London and the East End
By STANFORD, Edward, 1904
Map of The Port of London — Docks and Wharves Area
- Author: STANFORD, Edward
- Publication place: London
- Publisher: Edward Stanford
- Publication date: c.1904
- Physical description: Lithograph map, coloured.
- Dimensions: 920 by 1250mm. (36.25 by 49.25 inches).
- Inventory reference: 11468
A lithograph map of the Port of London between St Katharine’s Docks and Tilbury Docks. Major roads and omnibus routes are printed in orange and bodies of water in blue, with red gridlines covering the map. London was one of the largest ports in the world at the time. A series of enclosed docks were built by private companies over the nineteenth century in response to a lack of capacity in the Pool of London, and the increasing size of cargo ships. A key at the bottom lists docks and wharves and indicates if they are used by a particular company. The Port was a vital part of the British economy: refining and processing industries grew up around goods brought in to the docks and it was the centre of British shipbuilding and repair. However, it was also a centre of political action and reform. In 1889, the dockyard workers had gone on strike for the ‘Docker’s Tanner’, a wage of 6d. an hour, protesting against the low wages and job insecurity offered by the shipping companies. It was the first in a series of industrial actions which would lead to the foundation of the Port of London Authority in 1908, four years after the publication of this map.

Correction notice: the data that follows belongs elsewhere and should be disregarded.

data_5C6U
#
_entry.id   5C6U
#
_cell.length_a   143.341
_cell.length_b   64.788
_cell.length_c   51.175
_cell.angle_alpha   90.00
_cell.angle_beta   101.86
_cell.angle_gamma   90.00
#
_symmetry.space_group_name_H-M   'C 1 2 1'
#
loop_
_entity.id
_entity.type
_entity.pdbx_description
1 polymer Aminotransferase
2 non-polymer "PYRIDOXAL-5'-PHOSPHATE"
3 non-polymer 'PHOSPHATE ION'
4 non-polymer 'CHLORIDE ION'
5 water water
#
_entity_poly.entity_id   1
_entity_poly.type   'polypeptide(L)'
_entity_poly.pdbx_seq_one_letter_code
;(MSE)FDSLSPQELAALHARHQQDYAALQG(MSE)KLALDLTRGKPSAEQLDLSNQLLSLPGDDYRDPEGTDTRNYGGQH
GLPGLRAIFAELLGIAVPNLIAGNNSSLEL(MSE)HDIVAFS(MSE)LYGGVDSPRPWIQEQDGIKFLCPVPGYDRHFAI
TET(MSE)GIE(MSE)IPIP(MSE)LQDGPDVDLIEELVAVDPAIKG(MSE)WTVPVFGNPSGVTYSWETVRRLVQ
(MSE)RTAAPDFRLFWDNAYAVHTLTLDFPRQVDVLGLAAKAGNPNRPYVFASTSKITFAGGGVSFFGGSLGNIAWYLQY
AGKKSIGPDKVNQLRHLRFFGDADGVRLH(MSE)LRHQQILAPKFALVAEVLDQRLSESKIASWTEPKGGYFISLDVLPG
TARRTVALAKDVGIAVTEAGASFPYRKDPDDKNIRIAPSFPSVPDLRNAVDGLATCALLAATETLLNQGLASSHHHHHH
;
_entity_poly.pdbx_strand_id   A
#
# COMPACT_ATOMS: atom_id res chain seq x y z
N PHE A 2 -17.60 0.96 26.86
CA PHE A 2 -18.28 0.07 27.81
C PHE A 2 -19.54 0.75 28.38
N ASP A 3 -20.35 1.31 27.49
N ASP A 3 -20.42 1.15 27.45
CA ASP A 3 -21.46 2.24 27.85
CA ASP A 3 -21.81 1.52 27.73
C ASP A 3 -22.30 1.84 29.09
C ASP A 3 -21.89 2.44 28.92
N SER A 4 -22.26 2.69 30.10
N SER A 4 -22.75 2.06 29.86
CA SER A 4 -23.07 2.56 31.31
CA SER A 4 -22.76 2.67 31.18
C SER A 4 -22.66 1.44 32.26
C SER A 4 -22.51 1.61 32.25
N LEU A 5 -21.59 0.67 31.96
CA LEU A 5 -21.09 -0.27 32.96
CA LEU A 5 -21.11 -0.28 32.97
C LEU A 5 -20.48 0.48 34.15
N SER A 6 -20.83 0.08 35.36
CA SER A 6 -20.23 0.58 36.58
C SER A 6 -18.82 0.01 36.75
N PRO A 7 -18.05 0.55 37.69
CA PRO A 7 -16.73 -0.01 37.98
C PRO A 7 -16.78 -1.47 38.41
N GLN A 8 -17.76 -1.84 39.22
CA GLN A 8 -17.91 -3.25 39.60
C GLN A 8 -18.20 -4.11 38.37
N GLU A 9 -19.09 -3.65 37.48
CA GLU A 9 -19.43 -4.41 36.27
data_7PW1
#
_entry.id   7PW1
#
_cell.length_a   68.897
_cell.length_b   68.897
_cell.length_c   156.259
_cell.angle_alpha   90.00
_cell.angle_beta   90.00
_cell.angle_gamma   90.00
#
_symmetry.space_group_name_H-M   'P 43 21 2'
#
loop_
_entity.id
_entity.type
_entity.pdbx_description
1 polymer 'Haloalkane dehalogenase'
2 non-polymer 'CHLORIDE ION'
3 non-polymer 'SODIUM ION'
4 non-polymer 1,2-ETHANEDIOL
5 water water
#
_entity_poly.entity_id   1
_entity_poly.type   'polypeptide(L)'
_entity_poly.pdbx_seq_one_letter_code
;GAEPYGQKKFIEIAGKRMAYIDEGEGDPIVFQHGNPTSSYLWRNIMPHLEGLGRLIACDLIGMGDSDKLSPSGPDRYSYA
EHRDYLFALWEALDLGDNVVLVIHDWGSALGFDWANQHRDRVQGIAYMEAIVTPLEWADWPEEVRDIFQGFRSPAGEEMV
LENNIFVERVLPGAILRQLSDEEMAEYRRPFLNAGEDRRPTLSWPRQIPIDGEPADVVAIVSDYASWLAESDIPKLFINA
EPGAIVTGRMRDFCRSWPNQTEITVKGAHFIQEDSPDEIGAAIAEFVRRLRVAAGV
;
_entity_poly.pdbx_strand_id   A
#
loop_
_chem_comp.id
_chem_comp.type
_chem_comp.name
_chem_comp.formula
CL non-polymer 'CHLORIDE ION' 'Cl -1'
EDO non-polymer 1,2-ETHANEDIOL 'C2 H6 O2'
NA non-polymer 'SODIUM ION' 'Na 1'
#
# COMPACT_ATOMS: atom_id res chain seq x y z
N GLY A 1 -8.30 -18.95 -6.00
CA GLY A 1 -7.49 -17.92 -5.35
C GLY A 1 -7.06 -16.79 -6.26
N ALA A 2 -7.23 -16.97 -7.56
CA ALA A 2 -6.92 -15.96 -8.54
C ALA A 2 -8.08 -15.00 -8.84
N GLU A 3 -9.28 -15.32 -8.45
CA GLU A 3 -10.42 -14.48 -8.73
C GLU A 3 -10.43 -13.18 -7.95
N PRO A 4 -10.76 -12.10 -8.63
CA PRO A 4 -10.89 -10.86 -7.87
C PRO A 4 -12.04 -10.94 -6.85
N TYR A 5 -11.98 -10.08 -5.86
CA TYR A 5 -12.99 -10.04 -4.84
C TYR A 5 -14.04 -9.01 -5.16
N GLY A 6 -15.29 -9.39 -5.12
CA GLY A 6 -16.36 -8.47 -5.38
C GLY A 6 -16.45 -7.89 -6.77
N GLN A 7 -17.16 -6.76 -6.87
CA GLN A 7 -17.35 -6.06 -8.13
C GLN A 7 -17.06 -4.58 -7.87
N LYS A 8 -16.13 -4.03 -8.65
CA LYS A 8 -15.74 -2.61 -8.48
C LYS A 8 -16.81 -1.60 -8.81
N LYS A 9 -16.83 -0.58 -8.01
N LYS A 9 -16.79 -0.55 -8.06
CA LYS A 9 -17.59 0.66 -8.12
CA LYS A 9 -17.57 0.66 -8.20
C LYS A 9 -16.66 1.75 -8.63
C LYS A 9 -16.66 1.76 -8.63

The inset map at the bottom shows the recently constructed Tilbury Docks in Essex, opened in 1886 by the East and West India Docks Company. The dock was built as a counter to the opening of the Royal Albert Dock by the London and St Katherine Dock Company; the two firms competed jealously for territorial advantage on the Thames.
Rare; COPAC does not record any copies, nor have any been offered in the last thirty years.